NCDB produces materials and products that are relevant to services for children who are deaf-blind. In collaboration with state deaf-blind projects and other partners, we create resources designed to help technical assistance providers, service providers, and families improve outcomes for children.
Identification and Referral
This guide provides state deaf-blind projects with a systematic process to make decisions about their early identification efforts.
This resource provides information and materials that state deaf-blind projects can use in collaboration with state service systems to improve identification of infants and young children who are deaf-blind.
Supporting families is a key responsibility of state deaf-blind projects. This typically involves helping family members learn about deaf-blindness, bringing families together, and providing referrals. This guide provides information and resources to help state deaf-blind projects carry out these essential activities.
This document outlines recommended knowledge and skills for individuals who serve in the role of family engagement coordinator for state deaf-blind projects. Areas covered include the educational and developmental needs of children who are deaf-blind, accessing and influencing services and systems, and consultation, training, and technical assistance.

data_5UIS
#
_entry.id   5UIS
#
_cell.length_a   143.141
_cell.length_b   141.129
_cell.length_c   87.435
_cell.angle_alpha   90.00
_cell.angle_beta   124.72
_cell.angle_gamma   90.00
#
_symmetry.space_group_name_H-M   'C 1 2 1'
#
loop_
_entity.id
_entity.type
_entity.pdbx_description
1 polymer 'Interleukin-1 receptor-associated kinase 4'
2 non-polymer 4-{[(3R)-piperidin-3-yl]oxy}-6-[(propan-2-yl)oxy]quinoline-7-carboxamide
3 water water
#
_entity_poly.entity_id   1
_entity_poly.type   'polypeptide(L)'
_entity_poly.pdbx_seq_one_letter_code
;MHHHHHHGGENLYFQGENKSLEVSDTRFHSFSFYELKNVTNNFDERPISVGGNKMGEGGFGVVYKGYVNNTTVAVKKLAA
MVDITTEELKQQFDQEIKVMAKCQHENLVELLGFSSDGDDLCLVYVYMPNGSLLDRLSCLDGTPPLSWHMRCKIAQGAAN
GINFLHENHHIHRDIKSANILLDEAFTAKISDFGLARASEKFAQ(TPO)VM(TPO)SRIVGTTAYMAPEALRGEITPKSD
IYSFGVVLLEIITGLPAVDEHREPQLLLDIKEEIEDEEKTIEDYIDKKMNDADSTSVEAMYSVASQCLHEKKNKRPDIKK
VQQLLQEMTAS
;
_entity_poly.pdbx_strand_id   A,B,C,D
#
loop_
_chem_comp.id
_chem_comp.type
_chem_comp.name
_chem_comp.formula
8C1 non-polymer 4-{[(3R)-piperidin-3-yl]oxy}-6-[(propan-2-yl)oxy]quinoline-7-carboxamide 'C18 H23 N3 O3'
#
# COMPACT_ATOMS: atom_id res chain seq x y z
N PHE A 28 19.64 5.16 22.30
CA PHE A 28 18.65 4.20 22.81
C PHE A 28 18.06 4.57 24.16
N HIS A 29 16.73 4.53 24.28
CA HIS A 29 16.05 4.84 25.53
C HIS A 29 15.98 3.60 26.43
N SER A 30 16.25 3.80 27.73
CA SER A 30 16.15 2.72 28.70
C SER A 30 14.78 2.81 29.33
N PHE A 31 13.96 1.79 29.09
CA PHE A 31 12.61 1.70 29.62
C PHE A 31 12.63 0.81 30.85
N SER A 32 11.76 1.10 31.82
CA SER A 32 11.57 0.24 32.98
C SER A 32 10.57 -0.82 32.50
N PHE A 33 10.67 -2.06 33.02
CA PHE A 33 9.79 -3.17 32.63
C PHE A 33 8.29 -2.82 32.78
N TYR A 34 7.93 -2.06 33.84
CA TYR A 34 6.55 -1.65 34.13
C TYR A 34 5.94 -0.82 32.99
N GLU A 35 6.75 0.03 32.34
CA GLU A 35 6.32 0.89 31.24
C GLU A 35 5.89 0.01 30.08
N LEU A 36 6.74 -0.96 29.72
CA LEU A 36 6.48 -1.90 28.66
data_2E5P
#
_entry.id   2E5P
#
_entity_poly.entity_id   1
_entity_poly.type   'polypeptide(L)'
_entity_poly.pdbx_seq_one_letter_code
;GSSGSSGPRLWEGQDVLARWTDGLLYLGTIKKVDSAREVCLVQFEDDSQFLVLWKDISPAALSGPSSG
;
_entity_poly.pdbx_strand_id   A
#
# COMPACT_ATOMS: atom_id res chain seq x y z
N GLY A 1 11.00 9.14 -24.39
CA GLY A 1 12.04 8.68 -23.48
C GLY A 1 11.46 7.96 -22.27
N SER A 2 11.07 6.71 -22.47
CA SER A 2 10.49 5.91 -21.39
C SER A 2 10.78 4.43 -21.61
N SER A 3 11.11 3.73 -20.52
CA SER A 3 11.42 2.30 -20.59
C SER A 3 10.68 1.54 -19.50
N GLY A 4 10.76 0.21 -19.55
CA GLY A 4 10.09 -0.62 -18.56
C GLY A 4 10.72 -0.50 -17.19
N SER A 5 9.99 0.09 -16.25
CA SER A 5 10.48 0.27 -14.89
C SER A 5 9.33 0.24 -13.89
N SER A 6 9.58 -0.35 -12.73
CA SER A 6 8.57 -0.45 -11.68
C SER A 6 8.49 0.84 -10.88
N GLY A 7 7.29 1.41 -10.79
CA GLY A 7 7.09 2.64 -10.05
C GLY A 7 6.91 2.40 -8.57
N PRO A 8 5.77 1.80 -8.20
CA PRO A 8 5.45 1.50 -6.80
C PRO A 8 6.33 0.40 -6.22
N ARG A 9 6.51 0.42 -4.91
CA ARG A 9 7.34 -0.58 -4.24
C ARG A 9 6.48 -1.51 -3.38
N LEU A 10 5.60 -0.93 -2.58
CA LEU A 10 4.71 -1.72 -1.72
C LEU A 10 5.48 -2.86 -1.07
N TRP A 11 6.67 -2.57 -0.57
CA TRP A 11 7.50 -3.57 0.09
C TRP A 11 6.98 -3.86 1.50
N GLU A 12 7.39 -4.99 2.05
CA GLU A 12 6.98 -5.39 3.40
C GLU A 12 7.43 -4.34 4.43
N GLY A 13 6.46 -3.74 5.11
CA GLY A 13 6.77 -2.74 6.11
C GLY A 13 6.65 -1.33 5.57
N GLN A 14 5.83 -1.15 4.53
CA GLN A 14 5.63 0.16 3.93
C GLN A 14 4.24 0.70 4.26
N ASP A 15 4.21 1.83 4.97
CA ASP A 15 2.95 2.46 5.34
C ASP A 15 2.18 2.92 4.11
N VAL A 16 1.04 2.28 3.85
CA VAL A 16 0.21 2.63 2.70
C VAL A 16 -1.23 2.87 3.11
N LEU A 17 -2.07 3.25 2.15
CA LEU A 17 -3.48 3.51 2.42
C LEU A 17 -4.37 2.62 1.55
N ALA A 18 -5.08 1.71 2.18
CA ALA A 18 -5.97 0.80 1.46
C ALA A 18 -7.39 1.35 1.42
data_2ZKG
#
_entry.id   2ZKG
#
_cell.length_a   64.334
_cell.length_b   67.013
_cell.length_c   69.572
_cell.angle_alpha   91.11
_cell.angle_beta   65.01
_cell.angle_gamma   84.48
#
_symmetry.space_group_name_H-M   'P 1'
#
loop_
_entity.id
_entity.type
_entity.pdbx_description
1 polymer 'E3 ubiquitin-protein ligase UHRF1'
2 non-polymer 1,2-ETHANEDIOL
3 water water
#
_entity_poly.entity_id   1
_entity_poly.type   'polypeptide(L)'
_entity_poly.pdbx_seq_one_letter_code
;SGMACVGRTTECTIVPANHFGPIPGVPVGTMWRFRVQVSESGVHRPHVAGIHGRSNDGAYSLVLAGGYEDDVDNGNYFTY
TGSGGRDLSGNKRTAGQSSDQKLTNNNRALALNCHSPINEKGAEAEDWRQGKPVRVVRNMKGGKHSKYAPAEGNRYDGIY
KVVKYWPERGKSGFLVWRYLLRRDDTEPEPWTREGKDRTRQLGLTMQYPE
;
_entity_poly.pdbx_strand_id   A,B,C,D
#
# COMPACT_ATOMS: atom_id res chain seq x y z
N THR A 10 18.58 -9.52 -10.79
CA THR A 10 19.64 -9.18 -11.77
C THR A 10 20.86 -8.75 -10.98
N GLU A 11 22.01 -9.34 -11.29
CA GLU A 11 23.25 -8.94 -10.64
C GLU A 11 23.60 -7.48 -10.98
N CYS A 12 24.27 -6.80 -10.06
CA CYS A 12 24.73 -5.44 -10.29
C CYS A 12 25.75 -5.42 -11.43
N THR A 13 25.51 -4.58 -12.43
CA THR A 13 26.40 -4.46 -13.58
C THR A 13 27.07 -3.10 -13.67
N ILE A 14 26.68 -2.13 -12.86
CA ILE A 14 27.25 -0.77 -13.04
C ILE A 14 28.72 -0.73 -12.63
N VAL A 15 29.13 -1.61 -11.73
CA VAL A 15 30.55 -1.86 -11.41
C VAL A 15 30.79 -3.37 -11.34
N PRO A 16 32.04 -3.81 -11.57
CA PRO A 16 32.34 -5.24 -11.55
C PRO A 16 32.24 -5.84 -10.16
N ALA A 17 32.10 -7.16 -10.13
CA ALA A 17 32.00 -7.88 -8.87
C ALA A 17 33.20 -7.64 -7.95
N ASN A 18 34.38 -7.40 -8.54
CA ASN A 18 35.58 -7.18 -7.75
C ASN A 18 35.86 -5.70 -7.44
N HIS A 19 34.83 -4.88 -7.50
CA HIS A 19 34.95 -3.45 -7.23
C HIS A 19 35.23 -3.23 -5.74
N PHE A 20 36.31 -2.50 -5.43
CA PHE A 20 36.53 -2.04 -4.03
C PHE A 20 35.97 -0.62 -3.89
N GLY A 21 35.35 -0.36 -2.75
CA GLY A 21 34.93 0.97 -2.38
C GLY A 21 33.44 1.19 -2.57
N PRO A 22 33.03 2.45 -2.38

This report emerged in response to a growing need to elevate family voices as a driving force in the decision-making and collaborative efforts of the Deaf-Blind Technical Assistance Network.
In these video stories, families share their children's experiences in the following areas: communication, literacy, movement, transition, empowerment, and teaming.
This series of webpages on a variety of topics provides information and resources that families of children who are deaf-blind can use to help them navigate their child's services and support their families.
This report highlights collaborative activities between state deaf-blind projects and state parent centers in their work to support families.
Interveners and Qualified Personnel
This national definition of intervener services was developed to fulfill one of the implementation strategies that emerged in the Recommendations for Improving Intervener Services (2012). It was initially published 2013 and updated in 2018 and 2021.
This discussion guide was designed to help IEP teams make informed decisions about whether intervener services are appropriate for a particular student.